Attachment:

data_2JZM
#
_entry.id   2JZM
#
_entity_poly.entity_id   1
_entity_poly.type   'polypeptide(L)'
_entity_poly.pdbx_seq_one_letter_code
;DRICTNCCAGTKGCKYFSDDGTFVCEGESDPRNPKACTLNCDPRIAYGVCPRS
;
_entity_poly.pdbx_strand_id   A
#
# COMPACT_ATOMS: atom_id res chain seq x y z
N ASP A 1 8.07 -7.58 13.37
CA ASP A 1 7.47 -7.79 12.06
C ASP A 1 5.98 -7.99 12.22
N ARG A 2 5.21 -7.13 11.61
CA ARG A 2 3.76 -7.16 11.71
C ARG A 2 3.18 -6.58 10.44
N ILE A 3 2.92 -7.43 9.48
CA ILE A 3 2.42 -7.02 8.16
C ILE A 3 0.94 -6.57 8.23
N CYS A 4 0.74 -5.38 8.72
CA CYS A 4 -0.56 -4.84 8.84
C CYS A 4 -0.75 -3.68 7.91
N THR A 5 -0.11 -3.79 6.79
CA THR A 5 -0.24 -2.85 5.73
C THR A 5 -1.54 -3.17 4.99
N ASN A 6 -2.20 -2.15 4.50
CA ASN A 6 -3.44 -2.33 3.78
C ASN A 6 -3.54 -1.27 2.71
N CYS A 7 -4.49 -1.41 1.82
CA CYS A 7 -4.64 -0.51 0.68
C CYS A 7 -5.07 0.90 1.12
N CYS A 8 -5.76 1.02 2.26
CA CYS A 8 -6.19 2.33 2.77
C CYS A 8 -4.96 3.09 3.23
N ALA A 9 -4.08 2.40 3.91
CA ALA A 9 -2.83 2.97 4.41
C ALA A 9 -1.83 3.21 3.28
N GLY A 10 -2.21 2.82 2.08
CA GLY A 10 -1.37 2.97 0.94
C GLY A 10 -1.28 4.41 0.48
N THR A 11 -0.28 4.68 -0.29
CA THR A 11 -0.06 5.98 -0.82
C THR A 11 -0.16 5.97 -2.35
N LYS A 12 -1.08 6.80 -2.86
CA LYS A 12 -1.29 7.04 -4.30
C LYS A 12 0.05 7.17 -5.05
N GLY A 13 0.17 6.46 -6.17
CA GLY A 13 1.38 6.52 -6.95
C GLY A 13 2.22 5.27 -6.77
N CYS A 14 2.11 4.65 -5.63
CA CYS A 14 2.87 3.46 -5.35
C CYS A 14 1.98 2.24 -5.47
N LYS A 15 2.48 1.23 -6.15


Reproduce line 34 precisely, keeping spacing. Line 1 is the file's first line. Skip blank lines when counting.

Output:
N CYS A 8 -5.76 1.02 2.26